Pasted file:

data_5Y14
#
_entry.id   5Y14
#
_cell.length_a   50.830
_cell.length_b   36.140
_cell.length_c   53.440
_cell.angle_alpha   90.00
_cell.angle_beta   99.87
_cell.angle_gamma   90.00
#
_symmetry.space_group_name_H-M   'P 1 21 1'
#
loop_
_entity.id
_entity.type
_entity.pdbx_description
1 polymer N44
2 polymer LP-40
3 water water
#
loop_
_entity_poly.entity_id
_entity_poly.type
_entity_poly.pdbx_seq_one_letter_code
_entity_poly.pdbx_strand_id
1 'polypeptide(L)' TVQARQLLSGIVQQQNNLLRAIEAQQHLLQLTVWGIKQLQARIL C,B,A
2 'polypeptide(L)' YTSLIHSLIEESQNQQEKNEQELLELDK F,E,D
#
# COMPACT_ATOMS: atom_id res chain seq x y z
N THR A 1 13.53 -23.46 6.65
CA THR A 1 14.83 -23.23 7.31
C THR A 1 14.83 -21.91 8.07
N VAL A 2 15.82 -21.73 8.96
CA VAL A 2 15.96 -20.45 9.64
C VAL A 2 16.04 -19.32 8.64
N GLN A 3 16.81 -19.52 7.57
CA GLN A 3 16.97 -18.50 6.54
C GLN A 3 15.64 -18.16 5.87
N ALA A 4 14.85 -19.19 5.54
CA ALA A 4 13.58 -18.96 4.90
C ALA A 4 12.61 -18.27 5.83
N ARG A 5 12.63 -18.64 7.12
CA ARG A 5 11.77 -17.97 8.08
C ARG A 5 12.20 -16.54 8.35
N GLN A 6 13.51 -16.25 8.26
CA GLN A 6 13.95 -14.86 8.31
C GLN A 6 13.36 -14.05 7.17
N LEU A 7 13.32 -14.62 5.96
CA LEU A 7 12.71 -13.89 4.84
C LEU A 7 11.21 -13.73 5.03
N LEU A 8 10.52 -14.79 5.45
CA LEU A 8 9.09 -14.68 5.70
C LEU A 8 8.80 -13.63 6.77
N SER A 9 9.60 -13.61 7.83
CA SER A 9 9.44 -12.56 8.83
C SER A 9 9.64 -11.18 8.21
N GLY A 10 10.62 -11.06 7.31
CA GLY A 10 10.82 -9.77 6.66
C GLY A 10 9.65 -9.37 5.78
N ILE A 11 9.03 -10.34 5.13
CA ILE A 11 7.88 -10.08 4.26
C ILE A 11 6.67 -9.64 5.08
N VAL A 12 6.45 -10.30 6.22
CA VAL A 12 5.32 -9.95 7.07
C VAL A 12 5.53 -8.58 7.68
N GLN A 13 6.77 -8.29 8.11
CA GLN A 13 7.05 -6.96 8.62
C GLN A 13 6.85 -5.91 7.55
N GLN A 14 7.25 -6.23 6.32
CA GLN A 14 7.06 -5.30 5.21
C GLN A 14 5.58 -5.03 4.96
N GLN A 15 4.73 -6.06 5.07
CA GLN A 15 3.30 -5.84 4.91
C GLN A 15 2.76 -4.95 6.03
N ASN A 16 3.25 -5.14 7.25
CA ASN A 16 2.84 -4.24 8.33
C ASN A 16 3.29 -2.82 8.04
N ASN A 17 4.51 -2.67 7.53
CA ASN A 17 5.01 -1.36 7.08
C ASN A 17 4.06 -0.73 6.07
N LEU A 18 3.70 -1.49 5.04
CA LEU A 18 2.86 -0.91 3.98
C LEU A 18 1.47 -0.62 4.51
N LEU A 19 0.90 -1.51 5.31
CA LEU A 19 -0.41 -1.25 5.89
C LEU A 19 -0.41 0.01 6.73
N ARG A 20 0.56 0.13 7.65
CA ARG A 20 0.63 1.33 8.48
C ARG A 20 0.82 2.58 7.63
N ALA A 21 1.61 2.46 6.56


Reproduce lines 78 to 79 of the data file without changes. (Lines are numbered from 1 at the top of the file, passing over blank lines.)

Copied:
C ASN A 16 3.29 -2.82 8.04
N ASN A 17 4.51 -2.67 7.53